Now again, I have no problem with the appropriation of distant history to create newfound identities. If Levantines like Nassim Taleb wish to brand themselves as Phoenicians, or as relics of Byzantine glory, then so be it. What I do not accept on any terms is the para-racist bigotry against the Arab identity that so frequently accompanies these recent developments of self-expression. For instance, see stuff like this:

Sure, it is an old tweet – but if you’re in the right circles, you hear this sort of stuff much more commonly. The Lebanese intellectual Said Akl, for instance, famously said “I would cut off my right hand just not to be an Arab.” Among other persecuted minority communities of the Middle-East, such as Kurds (particularly Yazidis), Assyrians, and Armenians, such remarks are even more often heard.

Unfortunately, a substantial proportion of this crap comes from Arabic-speaking Christians, who are unaware of the valuable and enriching role Arabs actually played in Christian history. For instance, look at this map from 565 AD:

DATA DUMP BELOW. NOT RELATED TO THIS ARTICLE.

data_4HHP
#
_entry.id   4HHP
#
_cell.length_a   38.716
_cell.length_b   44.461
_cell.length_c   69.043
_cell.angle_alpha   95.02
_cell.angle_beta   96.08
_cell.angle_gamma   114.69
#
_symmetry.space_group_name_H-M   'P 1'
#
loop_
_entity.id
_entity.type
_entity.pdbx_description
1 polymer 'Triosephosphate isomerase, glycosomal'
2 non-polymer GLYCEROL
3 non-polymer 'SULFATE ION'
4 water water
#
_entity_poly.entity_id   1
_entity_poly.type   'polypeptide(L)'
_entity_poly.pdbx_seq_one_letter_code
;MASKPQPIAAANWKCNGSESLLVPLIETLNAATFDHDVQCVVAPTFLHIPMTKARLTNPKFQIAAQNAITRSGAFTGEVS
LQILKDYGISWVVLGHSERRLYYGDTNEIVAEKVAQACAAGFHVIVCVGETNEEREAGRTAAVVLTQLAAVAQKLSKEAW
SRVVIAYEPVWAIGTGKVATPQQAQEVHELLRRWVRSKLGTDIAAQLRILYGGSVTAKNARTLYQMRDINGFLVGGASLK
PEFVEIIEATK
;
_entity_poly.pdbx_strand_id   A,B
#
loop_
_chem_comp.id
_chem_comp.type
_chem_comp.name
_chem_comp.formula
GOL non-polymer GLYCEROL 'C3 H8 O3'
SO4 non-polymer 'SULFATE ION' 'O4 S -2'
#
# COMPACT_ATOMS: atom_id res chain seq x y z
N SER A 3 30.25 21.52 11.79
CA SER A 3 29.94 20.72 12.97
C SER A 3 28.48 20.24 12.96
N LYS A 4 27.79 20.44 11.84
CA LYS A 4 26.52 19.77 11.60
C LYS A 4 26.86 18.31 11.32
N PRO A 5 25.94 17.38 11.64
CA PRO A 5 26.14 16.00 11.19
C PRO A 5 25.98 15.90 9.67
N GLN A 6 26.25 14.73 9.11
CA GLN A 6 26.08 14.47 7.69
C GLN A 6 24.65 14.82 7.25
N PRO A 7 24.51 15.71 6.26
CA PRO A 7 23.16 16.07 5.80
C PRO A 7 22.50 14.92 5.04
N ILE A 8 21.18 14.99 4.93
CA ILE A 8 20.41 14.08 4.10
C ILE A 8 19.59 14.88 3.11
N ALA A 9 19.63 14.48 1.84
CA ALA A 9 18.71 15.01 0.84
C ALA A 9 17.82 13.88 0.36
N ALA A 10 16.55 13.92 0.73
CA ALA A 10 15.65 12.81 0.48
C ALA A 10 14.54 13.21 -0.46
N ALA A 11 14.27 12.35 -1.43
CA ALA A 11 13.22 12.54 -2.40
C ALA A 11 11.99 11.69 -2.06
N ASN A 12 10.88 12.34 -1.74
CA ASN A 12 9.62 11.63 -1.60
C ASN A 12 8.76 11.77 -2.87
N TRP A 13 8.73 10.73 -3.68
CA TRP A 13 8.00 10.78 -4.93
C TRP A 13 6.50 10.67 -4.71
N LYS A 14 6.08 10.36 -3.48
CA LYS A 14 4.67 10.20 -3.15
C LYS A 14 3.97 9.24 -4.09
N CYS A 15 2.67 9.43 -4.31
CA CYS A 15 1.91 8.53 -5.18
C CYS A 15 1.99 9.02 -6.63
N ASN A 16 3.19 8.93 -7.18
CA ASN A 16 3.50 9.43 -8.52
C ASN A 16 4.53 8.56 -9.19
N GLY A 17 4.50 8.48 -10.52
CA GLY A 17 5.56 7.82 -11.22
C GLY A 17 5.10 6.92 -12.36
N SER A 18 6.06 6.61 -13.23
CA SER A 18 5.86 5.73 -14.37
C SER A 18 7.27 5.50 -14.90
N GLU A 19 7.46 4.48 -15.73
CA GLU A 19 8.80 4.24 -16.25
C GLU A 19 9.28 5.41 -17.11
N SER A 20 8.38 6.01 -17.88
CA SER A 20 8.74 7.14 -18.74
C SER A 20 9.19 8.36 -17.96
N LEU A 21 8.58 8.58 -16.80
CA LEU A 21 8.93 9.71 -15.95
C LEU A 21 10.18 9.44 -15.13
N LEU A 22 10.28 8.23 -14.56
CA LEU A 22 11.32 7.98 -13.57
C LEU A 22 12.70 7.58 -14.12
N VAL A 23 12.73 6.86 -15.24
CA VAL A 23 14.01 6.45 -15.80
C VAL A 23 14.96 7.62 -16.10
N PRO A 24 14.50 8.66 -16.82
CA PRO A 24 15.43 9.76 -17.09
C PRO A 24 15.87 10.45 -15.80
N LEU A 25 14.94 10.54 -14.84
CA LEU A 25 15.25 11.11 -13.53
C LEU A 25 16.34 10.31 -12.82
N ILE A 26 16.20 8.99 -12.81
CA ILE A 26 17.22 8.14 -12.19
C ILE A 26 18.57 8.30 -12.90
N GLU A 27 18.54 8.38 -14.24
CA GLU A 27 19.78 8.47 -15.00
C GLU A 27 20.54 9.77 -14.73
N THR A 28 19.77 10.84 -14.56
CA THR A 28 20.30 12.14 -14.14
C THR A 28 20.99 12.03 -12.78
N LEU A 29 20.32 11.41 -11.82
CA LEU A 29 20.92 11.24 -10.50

Substantial Christian communities likely existed in the Hejaz and in Yemen (contested between Persians and Axumites)

As you can see, the picture of Eastern Europe and Sub-Saharan Africa (with the exception of Christian East African kingdoms around Ethiopia) is very unclear, and Britain is a veritable clusterfuck of Celts, Latins, and Germanics bashing each others’ heads in. But what about the (very foreign sounding) kingdoms at the northern end of the Arabian Peninsula? It might surprise you to know that both of these were not only Christian – but Arab, too.

The war banner of the Ghassanid kingdom

The Ghassanids (ar: الغسانية) were a foederatus of the Roman Empire, who played a critical role in securing the empire’s southern border against incursions from Pagan Arab raiders (who themselves formed the main body of the Islamic converts that overran this border in the 620s). While they mostly stayed true to Rome during the initial Islamic invasion, many were forced to convert sometime before the year 900, though others fled as refugees to Byzantium. Incredibly, the Christian influence remained so powerful that the surname ‘al-Ghassani’ still signifies Christian heritage today. One of the oldest surviving Orthodox Christian schools in the Levant bears the name ‘Al-Ghassaniyyah‘ for instance, and while Muslim Ghassanids can be found today. Perhaps most important of all, at least one Roman emperor – Nikephoros the First – was of probable Ghassanid descent.